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Kirchhoff's Loop Rule Question

  1. Sep 22, 2013 #1
    1. The problem statement, all variables and given/known data

    So, I understand that I'm supposed to write the problem however, given the nature of current diagrams I think this is a bit hard. I am given the voltages and resistances and I have to solve for the current through each resistor. Here is a link to the problem which I found online if you wouldn't mind: http://cs.slu.edu/~fritts/csci145/assignments/hwk3.pdf

    It is number 6 on that website.

    V1 = 12V, V2 = 24V, R1 = 20 ohms, R2 = 12, R3 = 8 ohms, R4 = 6 ohms, R5 = 10 ohms


    2. Relevant equations

    Kirchhoff's Loop Rule states that the sum of the voltages in a closed loop equals 0.

    3. The attempt at a solution

    After using Kirchhoff's Loop Rule 5 times I ended up with these set of equations:

    V1 - R1(I1 - I3) - R2(I1 - I2) = 0
    V2 - R1(I3 - I1) - R3(I3) = 0
    -V2 - R2(I2 - I1) - R4(I2 - I4) = 0
    0 - R5(I4) - R4(I4 - I2) = 0
    V1 - R3(I5 +I3) - R5(I5) =0

    However, when using a matrix to solve for I1 through I5, I get: 1.26667, -0.55873, 1.7619, -0.20952, -0.11640.

    (Note: I used MATLAB, as this is for a programming class, and my matrices were:
    A = [-(R1 + R2), R2, R1, 0, 0; R2, -(R2+R4), 0, R4, 0; R1, 0, -(R1 +R3), 0, 0; 0, R4, 0, -(R5 + R4), 0; 0, 0, -R3, 0, -(R3 + R5)]

    B = [-V1; V2; -V2; 0; -V1]

    and x = A\B

    Obviously, this is not the answer according to the website that the problem statement was on. I believe I am doing something wrong with Kirchhoff's Rule, hence I would be very grateful if someone could help?
     
  2. jcsd
  3. Sep 22, 2013 #2

    CWatters

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    Where and in what direction are your currents defined to be?

    If the current In is the current through resistor "n" then this

    appears wrong to me.

    I would expect something more like this for the top loop...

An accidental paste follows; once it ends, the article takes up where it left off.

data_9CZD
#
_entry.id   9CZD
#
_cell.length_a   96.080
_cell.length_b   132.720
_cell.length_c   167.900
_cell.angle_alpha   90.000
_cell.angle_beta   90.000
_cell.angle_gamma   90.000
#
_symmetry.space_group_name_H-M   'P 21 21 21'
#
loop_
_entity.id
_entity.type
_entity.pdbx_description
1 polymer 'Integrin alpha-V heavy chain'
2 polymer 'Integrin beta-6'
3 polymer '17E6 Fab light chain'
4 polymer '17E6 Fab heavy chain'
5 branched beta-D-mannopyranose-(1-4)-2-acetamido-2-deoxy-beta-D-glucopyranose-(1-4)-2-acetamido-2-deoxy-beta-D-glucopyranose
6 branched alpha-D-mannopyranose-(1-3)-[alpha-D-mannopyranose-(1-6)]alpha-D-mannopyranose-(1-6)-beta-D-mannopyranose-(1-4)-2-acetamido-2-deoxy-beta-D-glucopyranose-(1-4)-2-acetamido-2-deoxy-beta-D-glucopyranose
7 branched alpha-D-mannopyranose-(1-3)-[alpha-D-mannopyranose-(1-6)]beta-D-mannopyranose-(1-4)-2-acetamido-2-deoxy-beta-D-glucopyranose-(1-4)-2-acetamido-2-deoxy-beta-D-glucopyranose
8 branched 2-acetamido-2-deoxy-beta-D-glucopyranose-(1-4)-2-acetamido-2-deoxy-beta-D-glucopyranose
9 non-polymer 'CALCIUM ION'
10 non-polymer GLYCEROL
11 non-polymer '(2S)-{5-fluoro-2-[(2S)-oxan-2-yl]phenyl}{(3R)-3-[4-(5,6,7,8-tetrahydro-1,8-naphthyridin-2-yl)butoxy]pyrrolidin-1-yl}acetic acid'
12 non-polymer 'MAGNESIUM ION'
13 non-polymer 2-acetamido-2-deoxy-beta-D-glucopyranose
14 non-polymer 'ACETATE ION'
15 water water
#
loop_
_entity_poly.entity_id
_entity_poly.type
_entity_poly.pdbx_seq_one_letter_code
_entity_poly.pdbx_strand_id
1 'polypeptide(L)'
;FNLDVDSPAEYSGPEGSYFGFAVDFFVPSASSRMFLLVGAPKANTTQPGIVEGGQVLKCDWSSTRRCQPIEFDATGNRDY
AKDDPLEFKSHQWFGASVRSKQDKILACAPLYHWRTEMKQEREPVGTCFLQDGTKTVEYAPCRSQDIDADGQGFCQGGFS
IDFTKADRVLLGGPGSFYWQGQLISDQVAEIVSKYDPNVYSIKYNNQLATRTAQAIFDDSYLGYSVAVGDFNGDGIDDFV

V1 - I1R1 - I2R2= 0

    First step is always to mark the currents and their assumed direction. If you have done that post the diagram as it forms part of your working.
     
  4. Sep 22, 2013 #3

    gneill

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    Hi lee_sarah76. Welcome to Physics Forums.

    A couple things. First, there are only four independent loops in the circuit for which you need write an equation. You only need as many loops as required so that at least one current passes through each component. So your fifth loop covers ground already tread by the four previous ones.

    While adding the fifth loop doesn't appear to have affected MATLAB's ability to solve the system, it's more work for you, and strictly speaking it actually makes your equations wrong since you didn't account for I5 passing through components in the other equations.

    Okay, that said, the results that MATLAB returned are fine! But they are MESH currents. To find the actual current through a given component you must sum the mesh currents that are running through it.

    Here's your circuit for easy local reference:

    attachment.php?attachmentid=62066&stc=1&d=1379890283.gif
     

    Attached Files:

  5. Sep 22, 2013 #4

    gneill

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    @CWatters: I guessed from the layout of the equations that lee_sarah76 was employing mesh analysis. If I'm wrong about that, I am happy to be corrected.
     
  6. Sep 22, 2013 #5

    CWatters

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    Yes that makes more sense.
     
  7. Sep 22, 2013 #6
    Hi! Thank you both CWatters and gneill for answering. @CWatters: As gneill stated, I am attempting to employ mesh analysis, and the direction of the current is the same as gneill posted (Thank you for that!).

    @gneill Thank you so much! I overlooked the fact that they were mesh currents when I got the answer and was simply puzzled. However, if you wouldn't mind, I am a little curious about the underlying physics and MATLAB software. You stated that my equations were wrong because I didn't account for I5 components going into the other equations, yet how did I get the right answer for the current through each mesh despite this? Was it simply pure luck? Just curious about this, as I see my mistake from before now!
     
  8. Sep 22, 2013 #7

    gneill

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    It wasn't pure luck. When you tacked on the fifth equation it didn't affect any of the other equations; they still defined the operation of the circuit as given because you didn't include the current I5 in any of their definitions. In essence, the equation for the I5 loop constituted a separate circuit problem which was solved at the same time, in parallel with the problem you were trying to solve. Matrix methods can be very nifty that way. Two problems solved with one "run" of the program.
     
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